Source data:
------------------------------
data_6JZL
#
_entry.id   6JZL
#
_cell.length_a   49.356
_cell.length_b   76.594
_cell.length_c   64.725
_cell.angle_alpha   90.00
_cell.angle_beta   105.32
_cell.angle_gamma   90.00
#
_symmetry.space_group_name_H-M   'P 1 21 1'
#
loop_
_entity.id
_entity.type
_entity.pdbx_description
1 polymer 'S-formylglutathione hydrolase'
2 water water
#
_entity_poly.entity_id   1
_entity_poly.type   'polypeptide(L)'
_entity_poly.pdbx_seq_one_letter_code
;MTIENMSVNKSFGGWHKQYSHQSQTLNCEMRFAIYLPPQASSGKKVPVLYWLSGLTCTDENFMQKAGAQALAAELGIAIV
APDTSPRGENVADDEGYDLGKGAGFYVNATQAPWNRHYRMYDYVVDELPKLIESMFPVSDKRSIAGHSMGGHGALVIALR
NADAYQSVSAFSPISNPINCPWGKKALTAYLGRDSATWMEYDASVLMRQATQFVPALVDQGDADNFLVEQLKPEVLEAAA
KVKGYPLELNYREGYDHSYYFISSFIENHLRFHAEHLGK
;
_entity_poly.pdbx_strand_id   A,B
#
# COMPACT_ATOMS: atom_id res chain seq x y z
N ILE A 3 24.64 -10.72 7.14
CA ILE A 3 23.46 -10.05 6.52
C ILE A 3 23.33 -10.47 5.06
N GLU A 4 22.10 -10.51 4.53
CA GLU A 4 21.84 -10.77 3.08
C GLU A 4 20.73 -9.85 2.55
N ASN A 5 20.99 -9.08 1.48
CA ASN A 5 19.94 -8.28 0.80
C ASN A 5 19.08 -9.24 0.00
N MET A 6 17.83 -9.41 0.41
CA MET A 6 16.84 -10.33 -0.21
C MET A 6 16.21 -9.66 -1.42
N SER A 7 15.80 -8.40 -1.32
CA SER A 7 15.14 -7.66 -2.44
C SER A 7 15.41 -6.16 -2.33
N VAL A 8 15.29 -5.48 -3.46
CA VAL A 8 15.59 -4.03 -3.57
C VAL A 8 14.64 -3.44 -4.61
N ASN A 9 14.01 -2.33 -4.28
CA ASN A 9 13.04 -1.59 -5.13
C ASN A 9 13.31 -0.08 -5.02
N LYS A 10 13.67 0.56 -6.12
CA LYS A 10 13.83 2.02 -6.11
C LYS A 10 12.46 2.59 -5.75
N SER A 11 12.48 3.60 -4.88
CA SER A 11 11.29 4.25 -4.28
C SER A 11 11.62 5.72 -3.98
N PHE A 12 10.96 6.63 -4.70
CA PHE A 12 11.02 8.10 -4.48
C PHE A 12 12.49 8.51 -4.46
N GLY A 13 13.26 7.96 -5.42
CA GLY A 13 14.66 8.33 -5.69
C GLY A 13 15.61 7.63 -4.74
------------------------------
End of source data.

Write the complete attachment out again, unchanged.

data_6JZL
#
_entry.id   6JZL
#
_cell.length_a   49.356
_cell.length_b   76.594
_cell.length_c   64.725
_cell.angle_alpha   90.00
_cell.angle_beta   105.32
_cell.angle_gamma   90.00
#
_symmetry.space_group_name_H-M   'P 1 21 1'
#
loop_
_entity.id
_entity.type
_entity.pdbx_description
1 polymer 'S-formylglutathione hydrolase'
2 water water
#
_entity_poly.entity_id   1
_entity_poly.type   'polypeptide(L)'
_entity_poly.pdbx_seq_one_letter_code
;MTIENMSVNKSFGGWHKQYSHQSQTLNCEMRFAIYLPPQASSGKKVPVLYWLSGLTCTDENFMQKAGAQALAAELGIAIV
APDTSPRGENVADDEGYDLGKGAGFYVNATQAPWNRHYRMYDYVVDELPKLIESMFPVSDKRSIAGHSMGGHGALVIALR
NADAYQSVSAFSPISNPINCPWGKKALTAYLGRDSATWMEYDASVLMRQATQFVPALVDQGDADNFLVEQLKPEVLEAAA
KVKGYPLELNYREGYDHSYYFISSFIENHLRFHAEHLGK
;
_entity_poly.pdbx_strand_id   A,B
#
# COMPACT_ATOMS: atom_id res chain seq x y z
N ILE A 3 24.64 -10.72 7.14
CA ILE A 3 23.46 -10.05 6.52
C ILE A 3 23.33 -10.47 5.06
N GLU A 4 22.10 -10.51 4.53
CA GLU A 4 21.84 -10.77 3.08
C GLU A 4 20.73 -9.85 2.55
N ASN A 5 20.99 -9.08 1.48
CA ASN A 5 19.94 -8.28 0.80
C ASN A 5 19.08 -9.24 0.00
N MET A 6 17.83 -9.41 0.41
CA MET A 6 16.84 -10.33 -0.21
C MET A 6 16.21 -9.66 -1.42
N SER A 7 15.80 -8.40 -1.32
CA SER A 7 15.14 -7.66 -2.44
C SER A 7 15.41 -6.16 -2.33
N VAL A 8 15.29 -5.48 -3.46
CA VAL A 8 15.59 -4.03 -3.57
C VAL A 8 14.64 -3.44 -4.61
N ASN A 9 14.01 -2.33 -4.28
CA ASN A 9 13.04 -1.59 -5.13
C ASN A 9 13.31 -0.08 -5.02
N LYS A 10 13.67 0.56 -6.12
CA LYS A 10 13.83 2.02 -6.11
C LYS A 10 12.46 2.59 -5.75
N SER A 11 12.48 3.60 -4.88
CA SER A 11 11.29 4.25 -4.28
C SER A 11 11.62 5.72 -3.98
N PHE A 12 10.96 6.63 -4.70
CA PHE A 12 11.02 8.10 -4.48
C PHE A 12 12.49 8.51 -4.46
N GLY A 13 13.26 7.96 -5.42
CA GLY A 13 14.66 8.33 -5.69
C GLY A 13 15.61 7.63 -4.74